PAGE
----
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Understanding and appreciating the Northern Lights

Secondary Categories: Alaska

The aurora borealis, aka the Northern Lights, is a breathtaking natural phenomenon that draws visitors from all over the world. If you're planning a trip to the Arctic, here's everything you need to know about the Northern Lights.

Northern Lights 101

The aurora borealis, or Northern Lights, is a natural phenomenon that occurs when electrically charged particles from the sun collide with atoms and molecules in the Earth's atmosphere. This collision produces a spectacular light show in the sky that can range in color from green and yellow to pink and purple.

The process of aurora formation begins with the sun, which constantly emits a stream of electrically charged particles called the solar wind. When the solar wind reaches the Earth, it encounters the planet's magnetic field, which deflects most of the particles away from the Earth's atmosphere. Some of the charged particles, however, manage to enter the atmosphere at the magnetic poles, where the magnetic field is weaker. These particles collide with the atoms and molecules in the Earth's atmosphere, ionizing them and causing them to emit light.

Green and red Aurora seen from space by NASA, International Space Station
An incredible aurora shot from the International Space Station. The red coloring is reportedly caused by nitrogen in the Earth's atmosphere being bombarded with radiation from a solar flare.

The color of the aurora depends on the type of atom or molecule that is being ionized. For example, when oxygen is ionized, it emits a green or yellow light, while nitrogen produces a red, blue, or purple light. The shape of the aurora is determined by the shape of the Earth's magnetic field, which channels the charged particles toward the magnetic poles in a doughnut-shaped region known as the auroral oval. The auroral oval shifts with changes in the solar wind, and the location of the aurora can vary from night to night.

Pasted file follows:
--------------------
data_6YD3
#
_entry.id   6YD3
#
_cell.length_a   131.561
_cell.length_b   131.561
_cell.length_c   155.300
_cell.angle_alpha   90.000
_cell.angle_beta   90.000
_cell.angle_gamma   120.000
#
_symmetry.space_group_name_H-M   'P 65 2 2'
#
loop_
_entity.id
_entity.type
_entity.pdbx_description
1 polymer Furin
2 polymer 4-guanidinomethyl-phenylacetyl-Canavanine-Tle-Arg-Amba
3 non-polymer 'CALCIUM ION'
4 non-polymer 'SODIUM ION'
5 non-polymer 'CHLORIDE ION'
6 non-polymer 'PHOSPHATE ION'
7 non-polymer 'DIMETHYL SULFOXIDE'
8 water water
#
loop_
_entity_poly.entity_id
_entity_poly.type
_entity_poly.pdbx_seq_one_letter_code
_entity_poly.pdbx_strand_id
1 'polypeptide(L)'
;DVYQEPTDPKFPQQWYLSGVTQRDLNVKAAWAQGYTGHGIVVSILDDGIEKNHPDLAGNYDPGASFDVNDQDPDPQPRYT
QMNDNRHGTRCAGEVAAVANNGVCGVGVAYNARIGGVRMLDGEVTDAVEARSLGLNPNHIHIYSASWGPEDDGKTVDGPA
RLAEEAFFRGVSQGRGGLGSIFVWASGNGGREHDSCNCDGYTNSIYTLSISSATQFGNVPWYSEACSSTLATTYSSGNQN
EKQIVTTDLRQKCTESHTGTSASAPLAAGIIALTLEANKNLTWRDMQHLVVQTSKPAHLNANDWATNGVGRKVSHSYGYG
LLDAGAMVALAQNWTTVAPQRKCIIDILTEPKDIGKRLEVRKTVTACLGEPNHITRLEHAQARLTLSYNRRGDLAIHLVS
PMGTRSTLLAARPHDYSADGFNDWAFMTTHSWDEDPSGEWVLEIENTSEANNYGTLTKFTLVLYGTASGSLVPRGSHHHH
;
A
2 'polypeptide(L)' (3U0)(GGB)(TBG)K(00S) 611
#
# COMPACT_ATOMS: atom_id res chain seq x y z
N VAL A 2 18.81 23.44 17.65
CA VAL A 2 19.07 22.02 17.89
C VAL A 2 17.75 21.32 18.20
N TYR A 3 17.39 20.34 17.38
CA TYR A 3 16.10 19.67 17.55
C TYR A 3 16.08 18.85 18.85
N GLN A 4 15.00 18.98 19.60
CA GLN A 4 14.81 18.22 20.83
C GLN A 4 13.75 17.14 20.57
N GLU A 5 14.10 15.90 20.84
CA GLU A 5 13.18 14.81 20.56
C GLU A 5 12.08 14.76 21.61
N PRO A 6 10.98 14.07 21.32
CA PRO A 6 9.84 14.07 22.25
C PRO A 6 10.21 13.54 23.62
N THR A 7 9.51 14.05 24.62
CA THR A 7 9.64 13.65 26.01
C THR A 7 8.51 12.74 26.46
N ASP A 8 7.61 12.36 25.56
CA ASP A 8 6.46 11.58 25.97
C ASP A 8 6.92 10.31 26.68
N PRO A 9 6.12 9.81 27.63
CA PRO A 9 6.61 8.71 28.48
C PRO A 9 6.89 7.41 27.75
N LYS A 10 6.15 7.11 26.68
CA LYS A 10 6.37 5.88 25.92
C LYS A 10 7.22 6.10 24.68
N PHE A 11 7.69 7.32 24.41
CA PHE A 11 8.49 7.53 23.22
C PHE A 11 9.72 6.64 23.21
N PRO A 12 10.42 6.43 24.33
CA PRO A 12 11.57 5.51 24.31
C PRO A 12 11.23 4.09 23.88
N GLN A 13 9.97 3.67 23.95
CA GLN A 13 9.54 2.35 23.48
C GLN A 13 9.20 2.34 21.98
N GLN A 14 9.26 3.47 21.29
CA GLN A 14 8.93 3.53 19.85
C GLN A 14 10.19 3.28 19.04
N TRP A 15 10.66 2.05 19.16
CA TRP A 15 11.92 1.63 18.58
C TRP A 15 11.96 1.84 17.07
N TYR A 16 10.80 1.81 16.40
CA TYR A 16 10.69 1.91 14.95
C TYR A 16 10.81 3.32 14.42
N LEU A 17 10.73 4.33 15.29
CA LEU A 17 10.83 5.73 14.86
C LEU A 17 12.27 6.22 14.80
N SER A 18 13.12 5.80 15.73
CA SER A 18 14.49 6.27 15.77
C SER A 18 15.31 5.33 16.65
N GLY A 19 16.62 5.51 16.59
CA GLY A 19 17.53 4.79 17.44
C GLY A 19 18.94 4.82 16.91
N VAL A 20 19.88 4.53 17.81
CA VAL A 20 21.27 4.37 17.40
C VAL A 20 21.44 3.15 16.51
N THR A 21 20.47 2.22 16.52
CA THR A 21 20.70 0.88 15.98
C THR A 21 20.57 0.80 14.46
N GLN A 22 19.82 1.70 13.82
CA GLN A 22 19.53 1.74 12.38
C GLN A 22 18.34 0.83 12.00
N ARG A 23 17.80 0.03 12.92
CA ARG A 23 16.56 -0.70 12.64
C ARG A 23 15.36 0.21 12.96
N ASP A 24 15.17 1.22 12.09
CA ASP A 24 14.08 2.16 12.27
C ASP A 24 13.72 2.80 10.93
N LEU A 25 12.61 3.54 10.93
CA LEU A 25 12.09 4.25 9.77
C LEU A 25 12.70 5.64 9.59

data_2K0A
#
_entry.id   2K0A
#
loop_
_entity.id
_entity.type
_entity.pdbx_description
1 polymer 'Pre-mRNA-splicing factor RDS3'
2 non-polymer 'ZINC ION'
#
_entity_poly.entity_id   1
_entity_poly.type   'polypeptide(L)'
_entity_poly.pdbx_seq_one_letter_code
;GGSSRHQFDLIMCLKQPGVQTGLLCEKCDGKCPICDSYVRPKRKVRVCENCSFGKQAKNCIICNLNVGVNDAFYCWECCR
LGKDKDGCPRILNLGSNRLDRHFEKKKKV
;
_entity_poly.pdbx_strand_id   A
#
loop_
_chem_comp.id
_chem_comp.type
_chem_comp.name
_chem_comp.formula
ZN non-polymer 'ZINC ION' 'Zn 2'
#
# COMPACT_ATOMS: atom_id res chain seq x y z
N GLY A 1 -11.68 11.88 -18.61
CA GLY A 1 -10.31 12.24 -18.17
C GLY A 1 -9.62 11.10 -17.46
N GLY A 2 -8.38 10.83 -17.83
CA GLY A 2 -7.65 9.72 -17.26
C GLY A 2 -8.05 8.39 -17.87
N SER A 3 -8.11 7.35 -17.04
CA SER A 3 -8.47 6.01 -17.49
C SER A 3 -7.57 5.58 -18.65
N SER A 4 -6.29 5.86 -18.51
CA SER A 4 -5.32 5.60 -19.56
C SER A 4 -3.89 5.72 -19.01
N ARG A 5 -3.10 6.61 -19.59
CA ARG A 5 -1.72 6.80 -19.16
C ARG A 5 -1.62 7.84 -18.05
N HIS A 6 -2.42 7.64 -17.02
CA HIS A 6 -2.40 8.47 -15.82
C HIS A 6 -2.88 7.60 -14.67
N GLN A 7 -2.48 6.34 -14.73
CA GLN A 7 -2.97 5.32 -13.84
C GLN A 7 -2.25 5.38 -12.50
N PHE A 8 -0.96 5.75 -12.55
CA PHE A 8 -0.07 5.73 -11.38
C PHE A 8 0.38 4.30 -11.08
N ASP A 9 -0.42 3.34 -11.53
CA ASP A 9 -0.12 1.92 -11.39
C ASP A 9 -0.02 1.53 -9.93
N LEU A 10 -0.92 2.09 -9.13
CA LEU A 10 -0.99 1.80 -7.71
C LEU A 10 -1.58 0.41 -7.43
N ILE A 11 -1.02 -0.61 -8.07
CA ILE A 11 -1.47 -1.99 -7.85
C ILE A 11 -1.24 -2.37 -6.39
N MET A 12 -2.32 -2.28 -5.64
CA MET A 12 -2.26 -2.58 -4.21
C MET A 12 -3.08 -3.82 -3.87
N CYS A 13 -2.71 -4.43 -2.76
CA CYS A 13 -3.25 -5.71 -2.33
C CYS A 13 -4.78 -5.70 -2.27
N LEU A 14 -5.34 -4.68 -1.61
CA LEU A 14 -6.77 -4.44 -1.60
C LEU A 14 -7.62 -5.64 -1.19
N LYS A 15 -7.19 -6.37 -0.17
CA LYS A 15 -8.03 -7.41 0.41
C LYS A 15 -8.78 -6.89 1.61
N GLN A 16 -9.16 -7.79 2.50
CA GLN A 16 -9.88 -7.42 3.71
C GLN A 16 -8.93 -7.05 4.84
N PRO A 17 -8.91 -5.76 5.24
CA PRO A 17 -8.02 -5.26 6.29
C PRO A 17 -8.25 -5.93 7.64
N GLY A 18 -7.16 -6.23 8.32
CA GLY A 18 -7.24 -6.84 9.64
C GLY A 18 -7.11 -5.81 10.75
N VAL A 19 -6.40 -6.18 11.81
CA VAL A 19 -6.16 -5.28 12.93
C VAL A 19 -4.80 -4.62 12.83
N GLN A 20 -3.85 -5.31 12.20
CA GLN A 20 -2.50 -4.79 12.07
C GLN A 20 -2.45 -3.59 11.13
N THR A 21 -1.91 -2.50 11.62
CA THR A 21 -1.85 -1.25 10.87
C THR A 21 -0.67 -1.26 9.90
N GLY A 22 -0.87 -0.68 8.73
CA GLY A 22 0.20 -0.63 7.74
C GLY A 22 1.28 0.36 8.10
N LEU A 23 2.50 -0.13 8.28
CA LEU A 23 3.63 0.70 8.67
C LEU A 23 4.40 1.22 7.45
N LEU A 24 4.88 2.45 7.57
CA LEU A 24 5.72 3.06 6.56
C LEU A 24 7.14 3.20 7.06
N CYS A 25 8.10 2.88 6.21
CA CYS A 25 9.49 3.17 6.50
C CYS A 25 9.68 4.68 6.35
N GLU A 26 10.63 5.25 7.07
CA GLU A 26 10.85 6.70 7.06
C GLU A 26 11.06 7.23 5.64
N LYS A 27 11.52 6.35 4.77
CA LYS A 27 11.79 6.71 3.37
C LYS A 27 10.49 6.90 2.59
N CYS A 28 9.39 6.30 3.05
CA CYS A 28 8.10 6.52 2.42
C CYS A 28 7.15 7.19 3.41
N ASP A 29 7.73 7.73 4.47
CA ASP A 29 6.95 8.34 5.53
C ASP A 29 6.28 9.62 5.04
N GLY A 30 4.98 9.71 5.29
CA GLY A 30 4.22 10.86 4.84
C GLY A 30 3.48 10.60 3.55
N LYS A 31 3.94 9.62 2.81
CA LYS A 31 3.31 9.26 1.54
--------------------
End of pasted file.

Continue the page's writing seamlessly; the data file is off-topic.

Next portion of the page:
By studying the Northern Lights, scientists hope to better understand the Earth's magnetic field and the interactions between the solar wind and the Earth's atmosphere.

Cultural significance

The Northern Lights have long been a source of fascination and wonder for people all around the world. For the indigenous peoples of the Arctic, they hold a special cultural significance that dates back thousands of years. Many Arctic cultures view the Northern Lights as a manifestation of the spirits of their ancestors, and as a reminder of their close connection to the natural world. The Inuit people of Canada, for example, have many traditional stories and beliefs about the Northern Lights, which they call aqsarniit or "spirits of the dead."

In some cultures, the Northern Lights were believed to be a sign of good fortune, and were often viewed as a positive omen for hunting, fishing, and other important activities. In other cultures, the Northern Lights were seen as a warning or a symbol of impending danger. Today, the Northern Lights continue to be an important cultural symbol for many indigenous communities in the Arctic. They are celebrated in art, music, and storytelling, and are often used as a way to connect younger generations to their cultural heritage.

Northern lights or aurora borealis with Inukshuk stone structure built by Inuit in the Arctic